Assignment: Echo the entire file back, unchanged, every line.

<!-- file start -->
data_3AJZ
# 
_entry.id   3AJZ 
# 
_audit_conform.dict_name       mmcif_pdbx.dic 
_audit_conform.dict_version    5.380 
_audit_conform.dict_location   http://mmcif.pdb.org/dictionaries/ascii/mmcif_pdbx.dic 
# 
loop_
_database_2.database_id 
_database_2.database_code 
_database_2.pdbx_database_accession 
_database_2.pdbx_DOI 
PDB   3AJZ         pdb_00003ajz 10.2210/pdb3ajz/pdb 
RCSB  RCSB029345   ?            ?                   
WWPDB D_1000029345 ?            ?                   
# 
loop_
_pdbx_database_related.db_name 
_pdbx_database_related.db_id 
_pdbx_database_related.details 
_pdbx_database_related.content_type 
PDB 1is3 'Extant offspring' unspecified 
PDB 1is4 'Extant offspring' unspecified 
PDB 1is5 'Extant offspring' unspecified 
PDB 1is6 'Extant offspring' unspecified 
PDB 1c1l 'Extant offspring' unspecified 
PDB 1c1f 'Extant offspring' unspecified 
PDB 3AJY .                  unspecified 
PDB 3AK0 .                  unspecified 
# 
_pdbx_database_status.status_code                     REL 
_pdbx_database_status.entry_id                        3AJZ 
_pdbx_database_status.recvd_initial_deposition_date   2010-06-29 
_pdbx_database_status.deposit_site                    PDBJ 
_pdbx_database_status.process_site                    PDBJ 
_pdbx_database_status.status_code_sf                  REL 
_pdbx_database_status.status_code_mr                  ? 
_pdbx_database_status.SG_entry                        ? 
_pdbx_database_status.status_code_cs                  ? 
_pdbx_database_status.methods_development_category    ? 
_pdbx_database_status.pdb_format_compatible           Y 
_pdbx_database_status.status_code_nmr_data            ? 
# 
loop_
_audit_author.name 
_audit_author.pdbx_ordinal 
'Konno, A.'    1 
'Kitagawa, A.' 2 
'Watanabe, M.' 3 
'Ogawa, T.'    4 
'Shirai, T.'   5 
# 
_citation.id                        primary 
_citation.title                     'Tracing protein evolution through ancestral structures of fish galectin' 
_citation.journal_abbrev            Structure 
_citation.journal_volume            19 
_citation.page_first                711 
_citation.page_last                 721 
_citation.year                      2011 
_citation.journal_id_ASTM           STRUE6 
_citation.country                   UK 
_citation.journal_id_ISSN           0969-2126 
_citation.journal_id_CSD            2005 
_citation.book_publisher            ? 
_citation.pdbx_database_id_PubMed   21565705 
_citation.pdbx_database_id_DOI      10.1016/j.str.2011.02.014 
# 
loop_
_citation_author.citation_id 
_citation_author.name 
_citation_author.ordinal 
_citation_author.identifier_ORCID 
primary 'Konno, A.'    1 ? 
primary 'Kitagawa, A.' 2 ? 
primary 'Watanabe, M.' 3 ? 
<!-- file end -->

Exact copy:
data_3AJZ
# 
_entry.id   3AJZ 
# 
_audit_conform.dict_name       mmcif_pdbx.dic 
_audit_conform.dict_version    5.380 
_audit_conform.dict_location   http://mmcif.pdb.org/dictionaries/ascii/mmcif_pdbx.dic 
# 
loop_
_database_2.database_id 
_database_2.database_code 
_database_2.pdbx_database_accession 
_database_2.pdbx_DOI 
PDB   3AJZ         pdb_00003ajz 10.2210/pdb3ajz/pdb 
RCSB  RCSB029345   ?            ?                   
WWPDB D_1000029345 ?            ?                   
# 
loop_
_pdbx_database_related.db_name 
_pdbx_database_related.db_id 
_pdbx_database_related.details 
_pdbx_database_related.content_type 
PDB 1is3 'Extant offspring' unspecified 
PDB 1is4 'Extant offspring' unspecified 
PDB 1is5 'Extant offspring' unspecified 
PDB 1is6 'Extant offspring' unspecified 
PDB 1c1l 'Extant offspring' unspecified 
PDB 1c1f 'Extant offspring' unspecified 
PDB 3AJY .                  unspecified 
PDB 3AK0 .                  unspecified 
# 
_pdbx_database_status.status_code                     REL 
_pdbx_database_status.entry_id                        3AJZ 
_pdbx_database_status.recvd_initial_deposition_date   2010-06-29 
_pdbx_database_status.deposit_site                    PDBJ 
_pdbx_database_status.process_site                    PDBJ 
_pdbx_database_status.status_code_sf                  REL 
_pdbx_database_status.status_code_mr                  ? 
_pdbx_database_status.SG_entry                        ? 
_pdbx_database_status.status_code_cs                  ? 
_pdbx_database_status.methods_development_category    ? 
_pdbx_database_status.pdb_format_compatible           Y 
_pdbx_database_status.status_code_nmr_data            ? 
# 
loop_
_audit_author.name 
_audit_author.pdbx_ordinal 
'Konno, A.'    1 
'Kitagawa, A.' 2 
'Watanabe, M.' 3 
'Ogawa, T.'    4 
'Shirai, T.'   5 
# 
_citation.id                        primary 
_citation.title                     'Tracing protein evolution through ancestral structures of fish galectin' 
_citation.journal_abbrev            Structure 
_citation.journal_volume            19 
_citation.page_first                711 
_citation.page_last                 721 
_citation.year                      2011 
_citation.journal_id_ASTM           STRUE6 
_citation.country                   UK 
_citation.journal_id_ISSN           0969-2126 
_citation.journal_id_CSD            2005 
_citation.book_publisher            ? 
_citation.pdbx_database_id_PubMed   21565705 
_citation.pdbx_database_id_DOI      10.1016/j.str.2011.02.014 
# 
loop_
_citation_author.citation_id 
_citation_author.name 
_citation_author.ordinal 
_citation_author.identifier_ORCID 
primary 'Konno, A.'    1 ? 
primary 'Kitagawa, A.' 2 ? 
primary 'Watanabe, M.' 3 ? 